Afghan evacuees leave Black Mountain after 6 months, move to live with family in Canada
After roughly six months in Black Mountain, a large family of relocated Afghan evacuees decided to move on.
"They have relatives in Canada," said Judith Whelchel, a rector with St. James Episcopal Church in Black Mountain. "They did a lot of work to get there."
The family originally arrived in Black Mountain in January, fleeing the Taliban takeover of Afghanistan. For safety purposes, the names of the family members have been kept private.
Whelchel said the family was processed by the Canadian government through an agency in Buffalo, New York, and were allowed to enter the country to live with extended family residing in Toronto. Whelchel, who helped the family settle in Black Mountain, said a few other smaller families still live in town.
For this particular family, Whelchel said in addition to being in a new country, moving to the small town of Black Mountain after living in the big city of Kabul was a difficult transition. Though the community was supportive, the environment was very different.
"They were really great sports about it," Whelchel said. "They're in Toronto now, and it's sort of a better match for them."
Though the group in Canada are also Afghan, Whelchel said they're more established and familiar with the language, which should make things easier for the Black Mountain family. Additionally, volunteers from Black Mountain have continued to provide support.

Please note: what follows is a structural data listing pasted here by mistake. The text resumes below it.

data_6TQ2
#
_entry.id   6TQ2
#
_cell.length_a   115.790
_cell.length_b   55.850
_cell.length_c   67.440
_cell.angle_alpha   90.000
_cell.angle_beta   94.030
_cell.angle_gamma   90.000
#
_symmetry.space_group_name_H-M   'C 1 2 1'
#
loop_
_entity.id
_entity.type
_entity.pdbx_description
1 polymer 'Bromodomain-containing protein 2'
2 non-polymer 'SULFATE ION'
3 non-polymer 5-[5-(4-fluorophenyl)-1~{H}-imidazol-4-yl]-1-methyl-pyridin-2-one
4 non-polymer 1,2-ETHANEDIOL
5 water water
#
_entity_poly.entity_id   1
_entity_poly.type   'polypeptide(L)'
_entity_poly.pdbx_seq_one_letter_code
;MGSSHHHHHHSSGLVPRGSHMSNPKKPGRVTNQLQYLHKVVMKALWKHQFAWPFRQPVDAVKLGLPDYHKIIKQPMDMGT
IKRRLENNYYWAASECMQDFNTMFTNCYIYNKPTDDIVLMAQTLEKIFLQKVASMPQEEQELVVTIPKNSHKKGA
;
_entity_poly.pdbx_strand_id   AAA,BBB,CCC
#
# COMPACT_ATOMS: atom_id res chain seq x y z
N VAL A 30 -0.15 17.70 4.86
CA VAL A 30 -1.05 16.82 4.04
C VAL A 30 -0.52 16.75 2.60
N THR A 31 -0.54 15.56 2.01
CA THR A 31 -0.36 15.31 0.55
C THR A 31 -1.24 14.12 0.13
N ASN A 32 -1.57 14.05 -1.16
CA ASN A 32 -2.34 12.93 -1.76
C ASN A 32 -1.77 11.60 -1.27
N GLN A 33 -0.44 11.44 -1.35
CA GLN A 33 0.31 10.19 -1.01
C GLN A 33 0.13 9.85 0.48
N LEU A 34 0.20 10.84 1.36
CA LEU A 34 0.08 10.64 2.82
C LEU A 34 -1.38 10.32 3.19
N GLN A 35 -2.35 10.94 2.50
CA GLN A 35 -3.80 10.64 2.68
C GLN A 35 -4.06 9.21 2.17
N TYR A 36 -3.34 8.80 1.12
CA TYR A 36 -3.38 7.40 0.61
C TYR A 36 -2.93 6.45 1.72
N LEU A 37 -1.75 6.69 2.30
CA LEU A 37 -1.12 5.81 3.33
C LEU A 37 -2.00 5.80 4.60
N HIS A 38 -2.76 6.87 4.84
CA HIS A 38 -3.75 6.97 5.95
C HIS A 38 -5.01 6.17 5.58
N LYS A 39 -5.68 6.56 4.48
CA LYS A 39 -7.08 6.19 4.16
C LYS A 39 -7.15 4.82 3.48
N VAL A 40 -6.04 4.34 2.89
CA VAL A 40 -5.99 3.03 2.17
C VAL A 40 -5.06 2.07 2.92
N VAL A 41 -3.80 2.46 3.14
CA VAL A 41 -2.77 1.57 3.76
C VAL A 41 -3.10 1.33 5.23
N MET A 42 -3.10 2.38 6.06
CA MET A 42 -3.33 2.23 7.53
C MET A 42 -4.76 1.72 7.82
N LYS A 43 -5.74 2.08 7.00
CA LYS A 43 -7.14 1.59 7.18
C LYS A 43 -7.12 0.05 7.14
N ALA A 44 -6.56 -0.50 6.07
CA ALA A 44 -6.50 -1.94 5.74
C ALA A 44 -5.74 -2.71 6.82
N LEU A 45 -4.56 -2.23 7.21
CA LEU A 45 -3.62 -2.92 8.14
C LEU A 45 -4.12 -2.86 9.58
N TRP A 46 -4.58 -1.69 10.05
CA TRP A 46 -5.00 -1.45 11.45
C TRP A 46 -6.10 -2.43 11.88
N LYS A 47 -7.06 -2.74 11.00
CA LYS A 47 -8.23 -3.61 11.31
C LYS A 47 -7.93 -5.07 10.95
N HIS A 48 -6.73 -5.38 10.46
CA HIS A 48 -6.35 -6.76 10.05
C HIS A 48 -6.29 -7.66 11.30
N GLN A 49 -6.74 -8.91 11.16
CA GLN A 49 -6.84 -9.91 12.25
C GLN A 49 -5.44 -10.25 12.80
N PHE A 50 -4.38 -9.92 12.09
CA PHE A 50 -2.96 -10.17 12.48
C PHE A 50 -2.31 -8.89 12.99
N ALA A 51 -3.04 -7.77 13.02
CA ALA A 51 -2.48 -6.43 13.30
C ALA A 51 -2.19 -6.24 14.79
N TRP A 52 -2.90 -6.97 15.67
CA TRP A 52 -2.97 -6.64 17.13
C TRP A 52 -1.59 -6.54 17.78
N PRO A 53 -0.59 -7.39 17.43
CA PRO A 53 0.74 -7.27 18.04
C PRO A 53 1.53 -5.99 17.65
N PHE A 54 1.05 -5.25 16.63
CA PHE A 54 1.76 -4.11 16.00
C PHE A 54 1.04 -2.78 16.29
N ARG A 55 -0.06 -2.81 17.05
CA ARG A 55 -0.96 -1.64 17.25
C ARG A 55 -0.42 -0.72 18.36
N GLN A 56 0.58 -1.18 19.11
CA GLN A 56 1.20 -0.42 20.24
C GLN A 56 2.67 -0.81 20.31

For the first three months, the family lived at Christmount Christian Assembly. Rob Morris, the Christmount executive director, said staff witnessed the normal ups and downs of family life, though challenges such as lack of mobility proved to be difficult for them.
"The primary challenge was probably public transportation," Morris said. "Getting from home base to work."
Nevertheless, Morris said the family was well embraced and welcomed by the Black Mountain community.
Whelchel said part of the challenge of coming to Black Mountain was that it happened so quickly. She said now, there may be better matching to find evacuees more compatible living arrangements to what they may be used to.
"They did a really good job trying to make it work," Whelchel said. "When the opportunity came to be with family, I think anyone would've taken that."